Irrigation Among Tips for a Beautiful Lawn


Lawn pathway at UT Gardens, Jackson

​The lawn pathway at the UT Gardens in Jackson is a fine example of how turf management can enhance the beauty of your landscape. Photo by B. Hayes, courtesy UTIA.


Submitted by Dr. Tom Samples, UT Extension Turfgrass Specialist and Professor, UT Department of Plant Sciences

The Irrigation Association designated July as Smart Irrigation month, but smart land owners can benefit from their advice regardless of the month. The association encourages lawn and landscape enthusiasts to follow five strategies to conserve water, save money and get better overall results: 
(1) Plant right; 
(2) Invest in an irrigation system; 
(3) Water wisely; 
(4) Routinely maintain and upgrade the irrigation system; and 
(5) Work with an irrigation professional.

Actively growing turfgrasses usually contain 80 percent or more water by weight. The essential minerals nitrogen, phosphorus, potassium, calcium, magnesium, sulfur, boron, chlorine, copper, iron, manganese, molybdenum, nickel and zinc move in water from soil to roots. Once inside, water transports them, along with several other substances produced by the turfgrass plant to other plant parts. Sugars, carbohydrates, proteins and amino acids are just a few examples of “foods” produced by turfgrasses and translocated throughout the plant.

Most (about 95 percent) of the water that turfgrasses absorb from soils is transpired, moving as vapor back into the atmosphere. A small (about 5 percent) but critically important portion of the absorbed water is directly used to support photosynthesis, the process by which turfgrasses and other chlorophyll-containing plants use sunlight to manufacture energy rich products from carbon dioxide and water, and release oxygen. 

The rate at which a turfgrass transpires water depends on water availability within the soil and plant, and the level of energy necessary to vaporize water.  Most energy supporting transpiration comes directly from the sun. The amount of water transpired plus the amount of water that evaporates from soil and plant surfaces is collectively referred to as evapotranspiration or ET. Evapotranspiration is usually much greater during sunny, hot and windy days than cloudy, cool and humid days. 

The water use rate of a lawn is defined as the total amount of water required for turfgrass growth plus the amount of water lost due to ET. Turfgrass species and varieties often vary in the amount of water used. Although daily water use rates in excess of 0.4 inch occasionally occur, the water use rate of most turfgrasses ranges from 0.1 to 0.3 inch per day. Warm-season turfgrasses such as bermudagrass, centipedegrass and Zoysia generally use less water than cool-season species such as tall fescue or Kentucky bluegrass.

Although the average annual precipitation of the state of Tennessee is 52 inches, lawns benefit from supplemental irrigation. When properly designed, installed and controlled, an automatic sprinkler system delivers water both timely and uniformly. Water sensors can be installed in the lawn to monitor soil moisture levels and activate the system before turfgrasses become drought stressed. A rain sensor will prevent the irrigation system from operating while it is raining.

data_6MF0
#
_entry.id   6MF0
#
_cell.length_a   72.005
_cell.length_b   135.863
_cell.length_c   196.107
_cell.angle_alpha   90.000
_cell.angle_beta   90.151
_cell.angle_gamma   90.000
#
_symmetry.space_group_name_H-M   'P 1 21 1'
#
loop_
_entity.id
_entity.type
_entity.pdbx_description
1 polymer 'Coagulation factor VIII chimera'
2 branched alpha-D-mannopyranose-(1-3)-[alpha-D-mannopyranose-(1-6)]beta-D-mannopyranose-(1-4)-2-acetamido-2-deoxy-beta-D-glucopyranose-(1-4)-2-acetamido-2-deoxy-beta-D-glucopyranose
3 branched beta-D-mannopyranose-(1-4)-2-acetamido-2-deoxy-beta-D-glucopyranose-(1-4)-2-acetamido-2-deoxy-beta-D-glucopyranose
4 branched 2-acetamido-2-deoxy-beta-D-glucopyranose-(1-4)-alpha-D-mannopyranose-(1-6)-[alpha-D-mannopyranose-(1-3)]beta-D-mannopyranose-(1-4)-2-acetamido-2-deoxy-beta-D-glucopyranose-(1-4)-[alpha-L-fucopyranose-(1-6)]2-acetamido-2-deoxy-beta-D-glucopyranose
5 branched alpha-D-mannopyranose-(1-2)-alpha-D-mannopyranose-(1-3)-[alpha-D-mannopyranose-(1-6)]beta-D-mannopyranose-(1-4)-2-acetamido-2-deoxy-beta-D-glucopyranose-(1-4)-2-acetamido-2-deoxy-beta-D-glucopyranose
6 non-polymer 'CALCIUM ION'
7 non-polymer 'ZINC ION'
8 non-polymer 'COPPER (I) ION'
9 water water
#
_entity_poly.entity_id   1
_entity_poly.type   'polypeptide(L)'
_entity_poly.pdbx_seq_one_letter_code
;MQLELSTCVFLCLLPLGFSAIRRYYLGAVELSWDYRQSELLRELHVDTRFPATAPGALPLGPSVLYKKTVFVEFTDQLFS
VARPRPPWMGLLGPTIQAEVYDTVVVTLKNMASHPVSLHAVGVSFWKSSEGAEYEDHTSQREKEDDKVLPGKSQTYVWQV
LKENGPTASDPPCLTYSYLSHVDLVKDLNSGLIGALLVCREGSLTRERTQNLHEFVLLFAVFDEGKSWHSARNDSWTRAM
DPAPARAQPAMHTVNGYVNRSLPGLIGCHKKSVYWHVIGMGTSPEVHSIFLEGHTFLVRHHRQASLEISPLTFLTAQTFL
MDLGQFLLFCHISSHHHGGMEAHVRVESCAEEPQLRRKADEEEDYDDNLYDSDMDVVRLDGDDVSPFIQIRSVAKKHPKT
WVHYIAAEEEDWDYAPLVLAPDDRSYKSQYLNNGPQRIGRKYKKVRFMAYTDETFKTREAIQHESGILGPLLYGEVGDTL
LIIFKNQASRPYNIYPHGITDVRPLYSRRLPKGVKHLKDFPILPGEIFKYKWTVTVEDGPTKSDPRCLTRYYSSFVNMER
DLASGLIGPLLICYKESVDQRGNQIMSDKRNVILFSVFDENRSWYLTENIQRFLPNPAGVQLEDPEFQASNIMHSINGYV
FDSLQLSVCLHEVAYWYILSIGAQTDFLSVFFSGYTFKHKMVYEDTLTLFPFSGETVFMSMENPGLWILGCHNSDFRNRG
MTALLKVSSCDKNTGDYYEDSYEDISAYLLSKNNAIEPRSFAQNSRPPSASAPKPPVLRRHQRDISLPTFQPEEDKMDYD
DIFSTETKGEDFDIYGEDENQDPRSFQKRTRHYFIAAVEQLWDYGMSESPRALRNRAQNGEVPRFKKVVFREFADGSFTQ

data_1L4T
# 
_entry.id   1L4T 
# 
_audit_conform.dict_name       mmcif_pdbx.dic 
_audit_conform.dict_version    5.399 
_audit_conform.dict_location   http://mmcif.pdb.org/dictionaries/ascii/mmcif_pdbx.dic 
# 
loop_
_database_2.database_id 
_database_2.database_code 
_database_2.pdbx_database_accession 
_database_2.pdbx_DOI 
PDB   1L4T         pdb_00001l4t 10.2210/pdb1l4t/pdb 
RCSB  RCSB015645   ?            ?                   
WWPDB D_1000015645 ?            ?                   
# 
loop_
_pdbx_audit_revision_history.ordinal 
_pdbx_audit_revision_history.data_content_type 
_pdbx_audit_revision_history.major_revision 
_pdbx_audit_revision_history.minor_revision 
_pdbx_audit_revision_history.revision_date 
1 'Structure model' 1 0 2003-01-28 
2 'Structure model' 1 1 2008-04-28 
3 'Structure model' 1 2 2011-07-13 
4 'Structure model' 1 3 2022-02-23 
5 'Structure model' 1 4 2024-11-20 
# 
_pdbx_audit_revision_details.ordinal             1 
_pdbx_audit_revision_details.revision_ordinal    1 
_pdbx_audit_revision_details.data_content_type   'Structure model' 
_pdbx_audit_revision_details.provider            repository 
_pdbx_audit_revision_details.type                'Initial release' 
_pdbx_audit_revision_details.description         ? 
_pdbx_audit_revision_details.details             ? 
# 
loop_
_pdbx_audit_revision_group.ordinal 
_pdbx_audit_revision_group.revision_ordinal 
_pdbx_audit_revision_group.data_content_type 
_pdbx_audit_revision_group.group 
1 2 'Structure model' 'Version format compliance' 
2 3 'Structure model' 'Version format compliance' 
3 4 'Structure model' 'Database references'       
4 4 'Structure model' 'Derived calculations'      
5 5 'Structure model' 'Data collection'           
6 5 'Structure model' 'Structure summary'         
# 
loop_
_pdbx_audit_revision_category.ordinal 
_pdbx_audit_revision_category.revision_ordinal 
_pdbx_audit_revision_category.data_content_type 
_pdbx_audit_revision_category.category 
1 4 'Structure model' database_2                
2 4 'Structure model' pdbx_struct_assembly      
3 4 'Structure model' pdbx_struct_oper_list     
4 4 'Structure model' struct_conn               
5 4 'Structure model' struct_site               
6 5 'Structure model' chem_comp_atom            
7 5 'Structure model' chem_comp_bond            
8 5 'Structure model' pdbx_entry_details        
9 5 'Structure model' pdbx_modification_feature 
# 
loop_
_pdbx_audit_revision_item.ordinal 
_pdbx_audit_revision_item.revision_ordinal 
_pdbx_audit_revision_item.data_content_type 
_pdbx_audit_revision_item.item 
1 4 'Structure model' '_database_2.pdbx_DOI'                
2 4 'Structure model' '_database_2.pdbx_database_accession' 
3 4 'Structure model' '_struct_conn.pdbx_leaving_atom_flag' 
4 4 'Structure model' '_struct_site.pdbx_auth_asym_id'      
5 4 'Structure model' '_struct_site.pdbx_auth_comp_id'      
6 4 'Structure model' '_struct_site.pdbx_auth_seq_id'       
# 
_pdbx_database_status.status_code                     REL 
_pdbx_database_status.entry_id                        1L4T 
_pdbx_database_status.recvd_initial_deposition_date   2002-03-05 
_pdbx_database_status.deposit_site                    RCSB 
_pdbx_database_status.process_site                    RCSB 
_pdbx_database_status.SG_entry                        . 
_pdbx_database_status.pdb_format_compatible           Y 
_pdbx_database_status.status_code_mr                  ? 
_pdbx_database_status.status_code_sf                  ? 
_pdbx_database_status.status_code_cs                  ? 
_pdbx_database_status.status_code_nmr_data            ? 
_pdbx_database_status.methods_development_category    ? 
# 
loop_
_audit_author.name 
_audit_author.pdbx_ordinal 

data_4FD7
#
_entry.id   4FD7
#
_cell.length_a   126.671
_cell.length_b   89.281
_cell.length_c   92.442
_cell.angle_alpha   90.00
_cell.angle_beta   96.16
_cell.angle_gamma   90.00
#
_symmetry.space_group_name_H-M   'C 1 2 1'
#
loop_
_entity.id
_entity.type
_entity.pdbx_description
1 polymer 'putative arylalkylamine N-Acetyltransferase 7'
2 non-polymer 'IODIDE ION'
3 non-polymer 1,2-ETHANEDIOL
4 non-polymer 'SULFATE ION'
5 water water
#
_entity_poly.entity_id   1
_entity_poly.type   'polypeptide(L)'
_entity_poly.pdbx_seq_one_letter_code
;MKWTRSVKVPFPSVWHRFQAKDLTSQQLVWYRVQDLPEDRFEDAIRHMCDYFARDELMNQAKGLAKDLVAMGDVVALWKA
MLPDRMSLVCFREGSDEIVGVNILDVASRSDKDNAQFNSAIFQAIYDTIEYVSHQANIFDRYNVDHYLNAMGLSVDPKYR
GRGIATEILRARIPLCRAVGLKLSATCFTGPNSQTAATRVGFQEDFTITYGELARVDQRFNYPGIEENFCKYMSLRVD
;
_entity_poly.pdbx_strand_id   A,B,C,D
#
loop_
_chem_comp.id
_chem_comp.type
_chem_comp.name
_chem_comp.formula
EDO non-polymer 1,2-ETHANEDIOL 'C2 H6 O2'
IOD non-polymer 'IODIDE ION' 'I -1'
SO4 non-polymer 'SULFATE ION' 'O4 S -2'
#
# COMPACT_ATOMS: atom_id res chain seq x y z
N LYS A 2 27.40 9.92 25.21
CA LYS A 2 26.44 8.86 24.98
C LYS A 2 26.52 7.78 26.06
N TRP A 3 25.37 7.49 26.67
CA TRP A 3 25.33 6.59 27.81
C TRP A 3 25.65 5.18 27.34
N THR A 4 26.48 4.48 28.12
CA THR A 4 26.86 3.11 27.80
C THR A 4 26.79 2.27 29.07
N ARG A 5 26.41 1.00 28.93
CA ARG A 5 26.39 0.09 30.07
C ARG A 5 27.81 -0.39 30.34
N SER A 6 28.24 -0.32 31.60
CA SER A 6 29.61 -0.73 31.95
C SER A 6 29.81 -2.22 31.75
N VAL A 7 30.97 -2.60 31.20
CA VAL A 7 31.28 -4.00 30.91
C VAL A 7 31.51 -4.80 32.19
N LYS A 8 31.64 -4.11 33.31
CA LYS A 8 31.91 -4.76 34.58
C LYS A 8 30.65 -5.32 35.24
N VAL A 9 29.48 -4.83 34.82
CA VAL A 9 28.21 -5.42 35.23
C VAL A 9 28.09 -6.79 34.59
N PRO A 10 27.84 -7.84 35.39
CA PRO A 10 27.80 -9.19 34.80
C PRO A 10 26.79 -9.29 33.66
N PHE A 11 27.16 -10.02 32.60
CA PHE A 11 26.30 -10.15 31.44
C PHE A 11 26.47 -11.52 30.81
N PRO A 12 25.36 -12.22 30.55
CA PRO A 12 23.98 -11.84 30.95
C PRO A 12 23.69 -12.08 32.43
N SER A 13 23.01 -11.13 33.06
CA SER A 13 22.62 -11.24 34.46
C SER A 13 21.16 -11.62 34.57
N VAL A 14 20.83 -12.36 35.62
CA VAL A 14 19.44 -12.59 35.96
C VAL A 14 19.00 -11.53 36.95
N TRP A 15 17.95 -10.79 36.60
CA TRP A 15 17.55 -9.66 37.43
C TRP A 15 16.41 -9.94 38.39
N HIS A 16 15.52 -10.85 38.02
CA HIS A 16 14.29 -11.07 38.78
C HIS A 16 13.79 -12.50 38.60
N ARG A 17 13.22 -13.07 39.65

A drought-stressed lawn may first appear grayish-blue as plant leaves roll or ‘cup’ before eventually turning yellow or brown. Another early sign of drought stress is ‘footprinting’. Drought-stressed plants do not spring back quickly following foot or wheel traffic, and footprints and wheel paths remain visible for an extended period of time.

A major objective when irrigating a lawn throughout spring, summer and fall is to promote the growth of turfgrasses during favorable weather and to preserve the plant root system when the lawn is experiencing heat and drought stresses. An irrigation system is also a valuable lawn care tool that can be used to apply water to activate a granular, preemergence herbicide or move nutrients from a granular fertilizer through thatch and into soil immediately after application.

The soil’s texture influences how much water it will hold against the force of gravity and the rate at which water infiltrates. The infiltration rate of clayey soils is usually much slower than that of light, porous sandy soils. However, due to the volume of large pore space among sand particles, lawns maintained in sandy soils are generally irrigated more often than lawns growing in clayey soils.    

Early morning watering (for example, beginning as early as 5 a.m.) is most often recommended to limit water loss from evaporation and to prevent turfgrass leaves from remaining too moist, too long following irrigation. Several fungal pathogens move from plant to plant in water on the surfaces of leaves. The entire root zone should be moist after irrigating, but applying an excessive amount of water may result in water moving off the lawn or well below turfgrass roots. Conversely, turfgrasses irrigated lightly and too frequently (for example, one-quarter-inch every other day) may be very shallowly rooted and drought prone.

Through its mission of research, teaching and extension, the University of Tennessee Institute of Agriculture touches lives and provides Real. Life. Solutions. ag.tennessee.edu

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Contact:

Dr. Tom Samples, Professor, UT Department of Plant Sciences, 865-974-7324, tsamples@utk.edu

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